A vital aspect of the context of the Yale-related content in this post is that the intention of Yale’s founders in 1701 was to establish an educational institution which would be a conservative alternative–a bastion of Puritan orthodoxy–in contrast to Harvard College, which many New England Puritans considered to be too liberal. Yet Yale began to liberalize before the end of its second decade of existence.
TIMOTHY CUTLER (1684-1765) I
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Timothy Cutler, born at Charlestown, Massachusetts, on May 31, 1684, was a son of John Cutler (1650-1708) and Martha Wiswall Cutler (b. 1645). The family had Jacobite sympathies. Our saint, baptized in 1684, graduated from Harvard College in 1701, at the age of 17 years. Four years later he joined the Congregational Church at Charlestown. Shortly thereafter the Congregational Church at Dartmouth, Massachusetts, invited him to become their minister, but he declined, citing parish dynamics. In 1709, however, he accepted an offer to become the minister at Stratford, Connecticut; he was especially interested in combating the Anglican presence in the community. The following year Cutler married Elizabeth Andrew (1690-1771), daughter of the Reverend Samuel Andrew, the Acting Rector of the Collegiate School at Saybrook. Our saint and his wife had seven children from 1711 to 1724; five of them lived to adulthood.
Circa 1720 seven respected Congregationalist ministers formed a group to study the early church. They were:
- Timothy Cutler;
- Samuel Johnson;
- Daniel Browne;
- Jared Eliot (1685-1763), minister at Killingworth and one of Johnson’s former teachers;
- John Hart (1682-1732), minister at East Guilford;
- Samuel Whittesley (1686-1752), minister at Wallingsford; and
- James Wetmore (Sr.) (1695-1760).
JAMES WETMORE (SR.) (1695-1760) I
James Wetmore (Sr.), born on December 31, 1695, was a son of the Reverend Izrahiah Wetmore (Sr.) (1656-1743) and Rachel Stow Wetmore (1666-1722), of Middletown, Connecticut. Our saint, the third of nine children, at least seven of which lived to adulthood, came from a civic-minded family. His father was not only a minister but a magistrate and a deputy of the General Court. Wetmore, a classmate of Johnson at Yale, graduated from the college with his A.B. degree in 1714 and his A.M. degree three years later. This saint became a Congregationalist minister in 1718 and served at North Haven, Connecticut, for four years. Also in 1718 he married Anne Dwight (1697-1771). They had six children from 1727 to 1737.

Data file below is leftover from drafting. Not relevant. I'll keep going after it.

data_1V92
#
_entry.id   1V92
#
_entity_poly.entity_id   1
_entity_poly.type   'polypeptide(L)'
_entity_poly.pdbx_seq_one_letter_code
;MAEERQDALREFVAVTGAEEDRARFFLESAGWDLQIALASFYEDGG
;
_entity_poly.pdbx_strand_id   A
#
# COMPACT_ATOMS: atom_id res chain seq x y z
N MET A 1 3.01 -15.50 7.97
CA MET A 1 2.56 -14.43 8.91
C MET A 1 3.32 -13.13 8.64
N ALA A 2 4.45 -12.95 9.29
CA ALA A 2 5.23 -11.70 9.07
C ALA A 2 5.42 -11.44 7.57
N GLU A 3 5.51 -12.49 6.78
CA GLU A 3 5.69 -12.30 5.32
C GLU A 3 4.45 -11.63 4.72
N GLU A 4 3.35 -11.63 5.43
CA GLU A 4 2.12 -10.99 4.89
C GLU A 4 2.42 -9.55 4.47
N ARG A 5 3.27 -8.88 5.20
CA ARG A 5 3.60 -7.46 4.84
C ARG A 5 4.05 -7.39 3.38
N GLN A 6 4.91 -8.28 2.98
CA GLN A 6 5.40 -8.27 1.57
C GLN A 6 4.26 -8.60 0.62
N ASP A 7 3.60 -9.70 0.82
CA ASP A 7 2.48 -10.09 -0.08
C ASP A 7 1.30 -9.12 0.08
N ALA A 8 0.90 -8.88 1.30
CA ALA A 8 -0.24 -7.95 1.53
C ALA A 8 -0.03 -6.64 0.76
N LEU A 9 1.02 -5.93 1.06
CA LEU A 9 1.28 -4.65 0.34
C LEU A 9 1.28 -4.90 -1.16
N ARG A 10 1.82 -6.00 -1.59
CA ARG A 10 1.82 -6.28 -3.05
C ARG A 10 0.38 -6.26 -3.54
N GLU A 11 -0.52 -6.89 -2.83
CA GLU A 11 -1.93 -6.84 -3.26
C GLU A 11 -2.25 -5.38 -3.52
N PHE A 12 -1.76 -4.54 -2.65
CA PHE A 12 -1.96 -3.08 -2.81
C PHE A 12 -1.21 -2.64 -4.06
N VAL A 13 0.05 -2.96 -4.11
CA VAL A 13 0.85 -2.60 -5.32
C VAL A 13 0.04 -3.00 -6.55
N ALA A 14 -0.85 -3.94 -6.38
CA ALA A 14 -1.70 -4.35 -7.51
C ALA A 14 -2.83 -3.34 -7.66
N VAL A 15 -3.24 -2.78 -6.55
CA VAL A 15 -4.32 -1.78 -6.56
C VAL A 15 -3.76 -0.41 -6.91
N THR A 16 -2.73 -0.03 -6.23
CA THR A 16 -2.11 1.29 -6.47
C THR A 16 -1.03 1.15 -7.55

THE “GREAT APOSTASY,” SEPTEMBER 13, 1722
On September 13, 1722, the seven ministers presented the conclusion of their study of the early church in writing to the Trustees of Yale College. Some of these clergymen were certain of the invalidity of their orders and others merely harbored doubts due to the lack of “visible communion with an Episcopal Church.” This, the “Great Apostasy” at Yale College, founded as a bulwark of Puritan orthodoxy in contrast to the relatively liberal Harvard College, proved controversial in New England. Three of the ministers recanted under pressure, but Johnson, Cutler, Browne, and Wetmore (Sr.) lost their positions. By the end of the year they departed for England, where in March 1723, they became priests of the The Church of England.
DANIEL BROWNE (1698-1723) II
Browne, a bachelor, died of smallpox in London on April 13, 1723. He was 24 years old. In 1765, the Reverend Ezra Stiles (1722-1795), the President of Yale College from 1778 to 1795, wrote of Browne:
He was a gentleman of the most superior sense and learning of the four.
TIMOTHY CUTLER (1684-1765) II
Wetmore (Sr.), Cutler, and Johnson remained in England for much of the year. Johnson and Cutler received honorary degrees from Oxford and Cambridge Universities. The three men returned to North America under the auspices of the Society for the Propagation of the Gospel in Foreign Parts (SPG).
Cutler went to Boston, Massachusetts, where, at the end of 1723, he held the first service at Christ Church, or Old North Church, of Midnight Ride of Paul Revere fame. He served as the rector of the parish for the reset of his life. He also founded other congregations, advocated for the advocacy of the Anglican episcopate in North America, criticized revivalism, founded an Anglican library in Boston, and resisted the Puritan theocracy in New England. In April 1756 Cutler suffered a stroke. The assistant priest assumed many of his duties. Our saint died at Boston on August 17, 1765, aged 81 years.
JAMES WETMORE (SR.) (1695-1760) II
Wetmore became the Rector of Grace Church, Rye, New York, in 1726. He served there for the rest of his life, dying on May 15, 1760.
A son, James Wetmore (Jr.), seems to have been a Loyalist, for he, born at Rye in 1727, died in Kings County, New Brunswick, in 1798.
Grace Church, Rye, became Christ’s Church, Rye, in 1795.
SAMUEL JOHNSON (1696-1772) II
Johnson returned to Connecticut. He founded Christ Church, Stratford, the first parish in the colony. By 1752 he had founded 24 more congregations, becoming the “Father of The Episcopal Church in Connecticut.” He was an ardent controversialist, engaging in written conflict with Puritans via pamphlets, starting in 1733. Johnson, like Cutler, resisted the Puritan theocracy in New England, argued against revivalism and the (First) Great Awakening, and lobbied for the establishment of the Anglican episcopate in North America. The last matter was controversial, for many Congregationalists and Presbyterians considered it contrary to scripture and politically perilous, and many Southern Anglicans enjoyed their relative independence.